The North Korean leader Kim Jong-un has opted for his own pen to sign a bilateral agreement at the landmark Singapore summit with Donald Trump instead of the one thought to be bearing the American President’s signature.
Following a one-on-one meet in Singapore’s Sentosa island, Kim Jong-un and Donald Trump have signed a “historic” document that would lead to “major change” in bilateral relations, but the North Korean leader noticeably opted not to use a pen apparently provided by the American protocol team.
The desk at which the two leaders were sitting during the treaty sign was initially furnished with two black pens inscribed in gold. Some reporters noticed that the inscription appeared to be Trump’s signature.
Moments before Trump and Kim Jong-un stepped in the meeting room, a North Korean aide was seen using white gloves to inspect and shine up one of the pens that would be used during Tuesday’s signing ceremony.
Then, when the two leaders were about to sign the joint document, Kim Yo-jong – a younger sister to the North Korean leader and a top-tier Pyongyang official – pulled out a fountain pen and handed it over to her boss instead of the one provided.
Kim Jong-un then used that pen putting his signature under the bilateral agreement, which calls for the “building of a lasting and robust peace regime on the Korean Peninsula.” The milestone document also vowed to mend bilateral ties, paving way for denuclearization as well as immediate repatriation of Korean War-era POW remains.
Trump has said he “developed a very special bond” with Kim, while the North Korean leader noted Washington and Pyongyang decided “to leave the past behind, and we are about to sign a historic document.”
Kim Yo-jong appeared in her aide role earlier in April during the summit with South Korean President Moon Jae-in. At the time, she assisted her brother at key moments of the meeting, and also handed him a pen so he could sign the Peace House guest book.
Security of the supreme leader has been the top priority for the North Korean delegation in Singapore. Kim Jong-un arrived in the city-state on a bulletproof limousine – and with a portable toilet – according to South Korea’s Chosun Ilbo.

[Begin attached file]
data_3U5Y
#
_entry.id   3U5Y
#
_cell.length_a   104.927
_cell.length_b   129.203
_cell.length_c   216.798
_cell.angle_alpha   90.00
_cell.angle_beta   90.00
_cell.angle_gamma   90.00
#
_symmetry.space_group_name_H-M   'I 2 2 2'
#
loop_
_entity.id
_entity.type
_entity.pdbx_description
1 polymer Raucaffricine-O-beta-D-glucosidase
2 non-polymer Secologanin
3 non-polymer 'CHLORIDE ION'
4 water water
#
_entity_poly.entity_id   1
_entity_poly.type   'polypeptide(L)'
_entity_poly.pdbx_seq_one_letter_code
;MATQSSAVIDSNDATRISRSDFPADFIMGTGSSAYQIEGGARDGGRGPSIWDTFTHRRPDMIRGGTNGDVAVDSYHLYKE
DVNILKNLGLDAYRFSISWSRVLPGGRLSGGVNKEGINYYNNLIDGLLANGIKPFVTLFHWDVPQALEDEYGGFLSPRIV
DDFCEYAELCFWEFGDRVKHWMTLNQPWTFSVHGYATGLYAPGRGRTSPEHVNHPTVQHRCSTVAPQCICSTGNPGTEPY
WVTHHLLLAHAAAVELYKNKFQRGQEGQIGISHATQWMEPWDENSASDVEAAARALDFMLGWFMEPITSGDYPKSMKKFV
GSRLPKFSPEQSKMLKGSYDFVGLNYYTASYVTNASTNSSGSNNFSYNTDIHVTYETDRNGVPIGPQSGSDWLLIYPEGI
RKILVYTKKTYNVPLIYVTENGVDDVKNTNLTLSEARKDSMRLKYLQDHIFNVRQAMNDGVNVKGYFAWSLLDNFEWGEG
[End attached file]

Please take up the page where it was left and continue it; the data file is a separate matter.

The toilet was to “deny determined sewer-divers insights into the supreme leader’s stools,” the conservative news outlet reported. Some defectors, like Lee Yun-keol, an ex-official in the North Korean Guard Command unit, told the Washington Post “the leader’s excretions” contain information about his health status, so they can’t be left behind.
Meanwhile, both leaders have signed a four-point document that would lead to “major change,” they announced at a joint news conference after their first face-to-face meeting in Singapore.
The contents of the document were not immediately disclosed, but Trump said that he will be holding a press conference on the matter later in the day.
“We’ve developed a very special bond,” Trump said, sitting next to “chairman” Kim after what he called an “intensive time” together. He vowed to start the process “very, very quickly” without specifying what exactly is going to happen.
“Today we had a historic meeting and decided to leave the past behind, and we are about to sign a historic document. The world will a see a major change,” Kim said, before thanking his US counterpart for the meeting.
After the signing ceremony, Trump said that, from now on, the Korean peninsula “is going to be very much a different situation than it has in the past.”
The full text of the joint agreement was later released by the White House. The document includes four points: the establishment of “new” US-North Korea relations, peace on the Korean peninsula, its “complete denuclearization,” and a commitment regarding the recovery of prisoners of war remains by both sides.
The US also vowed to provide security guarantees to North Korea, which had been sought by Pyongyang due to its concerns about American military drills in the region. However, it is still unclear what type of guarantees were discussed.
The two sides are going to hold further negotiations involving US Secretary of State Mike Pompeo, aimed at implementing the results of the summit.